For more information, see the “Biography,” “Genealogy,” and “Periodicals” sections below.
3. Check Local Records for Previous Research
Libraries, archives, and societies near where an immigrant settled may collect previous research about the local people. For example, local genealogies, biographies, town or county histories, and genealogical and historical periodicals may reveal the place of origin. Look for compiled works done on town, county, state, or provincial levels. Also look for local genealogical or historical societies who publish periodicals or have research registration programs.
See the sections “Archives and Libraries,” “History,” and “Societies” below. '
4. Search Local Original Records
Certain types of original records are more likely to give immigration information than others. (See the “Records Selection Table.”) Search these first, then search other original records until you discover the hometown and as much information as possible about the immigrant and his or her family.
No single source always gives the place of origin. It is crucial to thoroughly search all available original records for three reasons. First, searching all records increases your chances of finding the place of origin. Second, you may learn more minimum identification facts. Third, you can develop a fuller biography and more accurate family group records about the immigrant.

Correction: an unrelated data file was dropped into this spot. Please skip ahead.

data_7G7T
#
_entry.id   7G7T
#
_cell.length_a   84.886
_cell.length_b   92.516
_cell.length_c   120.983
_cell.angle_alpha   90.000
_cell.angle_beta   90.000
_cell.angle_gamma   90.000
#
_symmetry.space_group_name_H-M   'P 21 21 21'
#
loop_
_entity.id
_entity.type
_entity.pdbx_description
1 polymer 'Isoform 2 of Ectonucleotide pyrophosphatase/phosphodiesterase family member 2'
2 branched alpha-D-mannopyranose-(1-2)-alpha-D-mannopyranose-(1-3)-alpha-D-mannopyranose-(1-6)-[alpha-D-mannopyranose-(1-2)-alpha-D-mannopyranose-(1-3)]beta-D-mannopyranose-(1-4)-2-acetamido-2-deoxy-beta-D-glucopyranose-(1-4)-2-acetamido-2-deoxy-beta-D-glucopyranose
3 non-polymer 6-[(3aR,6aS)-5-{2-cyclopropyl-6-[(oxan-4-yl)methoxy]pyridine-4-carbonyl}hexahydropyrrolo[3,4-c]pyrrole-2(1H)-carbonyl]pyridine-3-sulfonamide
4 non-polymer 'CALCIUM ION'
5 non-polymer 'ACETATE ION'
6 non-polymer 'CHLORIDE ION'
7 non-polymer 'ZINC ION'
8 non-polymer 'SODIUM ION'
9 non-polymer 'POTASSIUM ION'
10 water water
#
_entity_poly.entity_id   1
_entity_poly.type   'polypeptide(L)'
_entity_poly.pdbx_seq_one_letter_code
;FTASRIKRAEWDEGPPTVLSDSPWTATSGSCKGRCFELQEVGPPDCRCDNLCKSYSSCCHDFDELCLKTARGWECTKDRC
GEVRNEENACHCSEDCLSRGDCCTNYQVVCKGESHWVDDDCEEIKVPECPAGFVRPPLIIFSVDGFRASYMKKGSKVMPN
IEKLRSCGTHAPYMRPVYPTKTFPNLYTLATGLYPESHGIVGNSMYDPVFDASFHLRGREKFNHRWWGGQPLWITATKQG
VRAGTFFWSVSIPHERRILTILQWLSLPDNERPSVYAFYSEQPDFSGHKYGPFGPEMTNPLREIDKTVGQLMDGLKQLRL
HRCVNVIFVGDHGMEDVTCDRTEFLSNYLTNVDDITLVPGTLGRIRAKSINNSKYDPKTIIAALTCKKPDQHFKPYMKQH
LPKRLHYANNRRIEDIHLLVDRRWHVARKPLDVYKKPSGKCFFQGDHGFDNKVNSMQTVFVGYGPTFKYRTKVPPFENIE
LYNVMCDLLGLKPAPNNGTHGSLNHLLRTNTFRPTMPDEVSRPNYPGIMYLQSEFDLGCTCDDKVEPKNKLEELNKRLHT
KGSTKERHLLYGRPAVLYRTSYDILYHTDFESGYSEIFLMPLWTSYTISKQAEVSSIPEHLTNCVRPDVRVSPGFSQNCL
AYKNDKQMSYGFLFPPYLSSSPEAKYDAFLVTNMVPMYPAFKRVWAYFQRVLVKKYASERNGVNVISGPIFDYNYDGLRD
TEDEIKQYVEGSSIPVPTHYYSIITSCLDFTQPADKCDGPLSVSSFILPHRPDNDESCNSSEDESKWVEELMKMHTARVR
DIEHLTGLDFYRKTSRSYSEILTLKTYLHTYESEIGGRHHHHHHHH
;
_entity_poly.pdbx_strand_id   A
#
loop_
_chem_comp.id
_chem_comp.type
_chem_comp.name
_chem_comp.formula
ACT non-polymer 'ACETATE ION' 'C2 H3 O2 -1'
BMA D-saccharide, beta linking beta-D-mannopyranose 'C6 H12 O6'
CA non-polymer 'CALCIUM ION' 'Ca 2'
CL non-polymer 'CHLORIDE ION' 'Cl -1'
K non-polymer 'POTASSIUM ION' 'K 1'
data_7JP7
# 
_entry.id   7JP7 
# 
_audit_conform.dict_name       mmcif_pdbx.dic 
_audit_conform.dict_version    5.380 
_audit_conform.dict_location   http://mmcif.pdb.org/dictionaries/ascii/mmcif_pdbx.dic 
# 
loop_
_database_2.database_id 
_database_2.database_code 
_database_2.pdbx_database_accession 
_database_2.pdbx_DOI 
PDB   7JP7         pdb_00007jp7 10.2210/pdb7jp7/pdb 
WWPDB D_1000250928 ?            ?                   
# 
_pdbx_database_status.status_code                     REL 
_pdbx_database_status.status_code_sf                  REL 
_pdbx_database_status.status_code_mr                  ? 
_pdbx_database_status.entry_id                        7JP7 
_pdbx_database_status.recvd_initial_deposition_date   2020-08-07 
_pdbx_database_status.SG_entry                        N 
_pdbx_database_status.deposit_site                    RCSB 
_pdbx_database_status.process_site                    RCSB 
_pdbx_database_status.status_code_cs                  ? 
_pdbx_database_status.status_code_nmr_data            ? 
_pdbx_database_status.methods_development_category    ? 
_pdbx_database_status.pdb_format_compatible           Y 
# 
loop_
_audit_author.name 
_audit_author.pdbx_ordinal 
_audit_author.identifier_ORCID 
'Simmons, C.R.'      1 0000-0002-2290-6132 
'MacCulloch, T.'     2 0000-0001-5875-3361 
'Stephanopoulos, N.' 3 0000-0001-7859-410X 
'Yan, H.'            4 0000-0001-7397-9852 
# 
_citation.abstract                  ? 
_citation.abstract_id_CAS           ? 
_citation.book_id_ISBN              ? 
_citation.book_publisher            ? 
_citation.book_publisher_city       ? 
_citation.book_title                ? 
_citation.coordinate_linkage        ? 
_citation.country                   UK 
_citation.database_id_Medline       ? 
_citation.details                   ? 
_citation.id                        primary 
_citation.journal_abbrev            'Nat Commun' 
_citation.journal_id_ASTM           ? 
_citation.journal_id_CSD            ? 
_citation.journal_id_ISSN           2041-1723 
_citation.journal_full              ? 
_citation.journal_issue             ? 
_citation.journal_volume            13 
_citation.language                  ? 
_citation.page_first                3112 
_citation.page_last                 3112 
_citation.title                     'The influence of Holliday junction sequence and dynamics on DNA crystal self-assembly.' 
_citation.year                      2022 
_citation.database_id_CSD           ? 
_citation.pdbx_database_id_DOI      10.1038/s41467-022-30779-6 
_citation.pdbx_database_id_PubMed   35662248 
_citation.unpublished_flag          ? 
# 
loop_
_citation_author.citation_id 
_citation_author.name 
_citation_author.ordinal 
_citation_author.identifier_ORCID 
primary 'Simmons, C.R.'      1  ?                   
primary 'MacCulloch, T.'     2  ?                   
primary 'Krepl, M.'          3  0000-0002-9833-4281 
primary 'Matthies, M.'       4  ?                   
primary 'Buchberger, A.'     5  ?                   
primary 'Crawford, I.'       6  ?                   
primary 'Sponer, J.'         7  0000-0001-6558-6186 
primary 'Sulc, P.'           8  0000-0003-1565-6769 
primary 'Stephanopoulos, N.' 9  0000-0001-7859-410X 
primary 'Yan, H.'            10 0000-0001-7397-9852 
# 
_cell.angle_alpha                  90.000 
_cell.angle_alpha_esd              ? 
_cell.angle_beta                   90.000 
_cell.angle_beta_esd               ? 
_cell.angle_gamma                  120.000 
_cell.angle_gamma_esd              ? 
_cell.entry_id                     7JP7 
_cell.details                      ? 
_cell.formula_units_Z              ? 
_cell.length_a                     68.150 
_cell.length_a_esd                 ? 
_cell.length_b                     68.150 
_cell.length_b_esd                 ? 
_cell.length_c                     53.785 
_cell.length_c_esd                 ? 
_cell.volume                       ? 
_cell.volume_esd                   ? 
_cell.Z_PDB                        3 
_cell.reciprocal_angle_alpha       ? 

First search for original records related to the immigrant's death. See the sections below on “Church Records,” “Vital Records,” “Obituaries,” “Cemetery Records,” and “Probate Records.”
Next search records of other events, such as confirmation, marriage, and children's births. Both church and civil authorities kept marriage and birth records. See the “Records Selection Table” for more original records to search.
Many types of local original records can help establish where an immigrant settled, indicate if property was purchased, reveal an occupation, and so on. In addition to the sections noted above, see “Census,” “Court Records,” “Land and Property,” “Occupations,” or “Pensions.”
5. Determine Immigration Information
If using the previous tactics does not reveal the immigrant's hometown, search for immigration and naturalization records. Passenger lists, immigrant aid society records, and applications for citizenship fall into this group. Some churches kept lists of immigrant families, giving information about their arrival, place of origin, and place of settlement.
Focus on learning immigration information such as the date and port of departure or arrival, ship or shipping line, and traveling companions. This information is usually on a passenger list.